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ABOUT THE AUTHOR
Gerald Stern
Gerald Stern
Gerald Stern was born in Pittsburgh, Pennsylvania, in 1925. His recent books...
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FURTHER READING
Poems About Farewells
A Valediction: Forbidding Mourning
by John Donne
Before the Deployment
by Jehanne Dubrow
Chicago
by Carl Sandburg
Farewell
by John Clare
Farewell to Yang, Who's Leaving for Kuo-chou
by Wang Wei
Good Night
by Wilhelm Müller
Late August on the Lido
by John Hollander
Losing Track
by Denise Levertov
Remember
by Christina Rossetti
Since Hannah Moved Away
by Judith Viorst
So Long
by Walt Whitman
Verses upon the Burning of our House
by Anne Bradstreet
When We Two Parted
by George Gordon Byron
Poems about Jewish Experience
Kaddish, Part I
by Allen Ginsberg
A Little History
by David Lehman
Afterlife
by Joan Larkin
An Old Cracked Tune
by Stanley Kunitz
Fugue of Death
by Paul Celan
Hey Allen Ginsberg Where Have You Gone and What Would You Think of My Drugs?
by Rachel Zucker
In a Country
by Larry Levis
In the Jewish Synagogue at Newport
by Emma Lazarus
In the Park
by Maxine Kumin
It had been long dark, though still an hour before supper-time.
by Charles Reznikoff
Jew
by Michael Blumenthal
Notes on the Spring Holidays, III, [Hanukkah]
by Charles Reznikoff
The Poem as Mask
by Muriel Rukeyser
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Kissing Stieglitz Good-Bye

 
by Gerald Stern

Every city in America is approached
through a work of art, usually a bridge
but sometimes a road that curves underneath 
or drops down from the sky. Pittsburgh has a tunnel—

you don't know it—that takes you through the rivers
and under the burning hills. I went there to cry
in the woods or carry my heavy bicycle
through fire and flood. Some have little parks—

San Francisco has a park. Albuquerque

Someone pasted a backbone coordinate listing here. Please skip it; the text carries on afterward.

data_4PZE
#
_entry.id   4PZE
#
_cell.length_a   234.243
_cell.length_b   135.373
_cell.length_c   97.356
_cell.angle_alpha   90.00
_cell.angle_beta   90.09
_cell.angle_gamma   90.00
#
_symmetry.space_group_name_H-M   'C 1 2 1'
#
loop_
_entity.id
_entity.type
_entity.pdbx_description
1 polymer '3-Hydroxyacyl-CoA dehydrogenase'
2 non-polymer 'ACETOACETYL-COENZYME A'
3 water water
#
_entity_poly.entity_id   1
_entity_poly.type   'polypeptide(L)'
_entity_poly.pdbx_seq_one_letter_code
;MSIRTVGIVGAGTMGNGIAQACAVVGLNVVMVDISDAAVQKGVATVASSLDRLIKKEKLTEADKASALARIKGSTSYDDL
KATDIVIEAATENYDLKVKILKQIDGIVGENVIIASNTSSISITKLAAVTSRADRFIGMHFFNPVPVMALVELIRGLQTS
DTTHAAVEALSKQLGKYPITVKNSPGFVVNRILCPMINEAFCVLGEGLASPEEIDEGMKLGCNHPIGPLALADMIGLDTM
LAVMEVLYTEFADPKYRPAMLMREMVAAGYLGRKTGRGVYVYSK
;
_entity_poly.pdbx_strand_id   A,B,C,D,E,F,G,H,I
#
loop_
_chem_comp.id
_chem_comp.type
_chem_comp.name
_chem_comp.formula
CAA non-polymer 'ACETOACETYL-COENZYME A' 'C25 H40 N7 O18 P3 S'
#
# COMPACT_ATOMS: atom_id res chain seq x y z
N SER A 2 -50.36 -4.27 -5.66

is beautiful from a distance; it is purple
at five in the evening. New York is Egyptian,
especially from the little rise on the hill

at 14-C; it has twelve entrances
like the body of Jesus, and Easton, where I lived,
has two small floating bridges in front of it
that brought me in and out. I said good-bye

to them both when I was 57. I'm reading
Joseph Wood Krutch again—the second time.
I love how he lived in the desert. I'm looking at the skull 
of Georgia O'Keeffe. I'm kissing Stieglitz good-bye.

He was a city, Stieglitz was truly a city
in every sense of the word; he wore a library
across his chest; he had a church on his knees.
I'm kissing him good-bye; he was, for me,

the last true city; after him there were
only overpasses and shopping centers,
little enclaves here and there, a skyscraper
with nothing near it, maybe a meaningless turf

where whores couldn't even walk, where nobody sits,
where nobody either lies or runs; either that
or some pure desert: a lizard under a boojum,
a flower sucking the water out of a rock.

What is the life of sadness worth, the bookstores
lost, the drugstores buried, a man with a stick
turning the bricks up, numbering the shards,
dream twenty-one, dream twenty-two. I left

with a glass of tears, a little artistic vial.
I put it in my leather pockets next
to my flask of Scotch, my golden knife and my keys,
my joyful poems and my T-shirts. Stieglitz is there

beside his famous number; there is smoke
and fire above his head; some bowlegged painter
is whispering in his ear; some lady-in-waiting
is taking down his words. I'm kissing Stieglitz

goodbye, my arms are wrapped around him, his photos
are making me cry; we're walking down Fifth Avenue;
we're looking for a pencil; there is a girl
standing against the wall—I'm shaking now

when I think of her; there are two buildings, one
is in blackness, there is a dying poplar;
there is a light on the meadow; there is a man
on a sagging porch. I would have believed in everything.






From Early Collected Poems: 1965-1992 by Gerald Stern. Copyright 2010 by Gerald Stern. Used by permission of W. W. Norton. All rights reserved.
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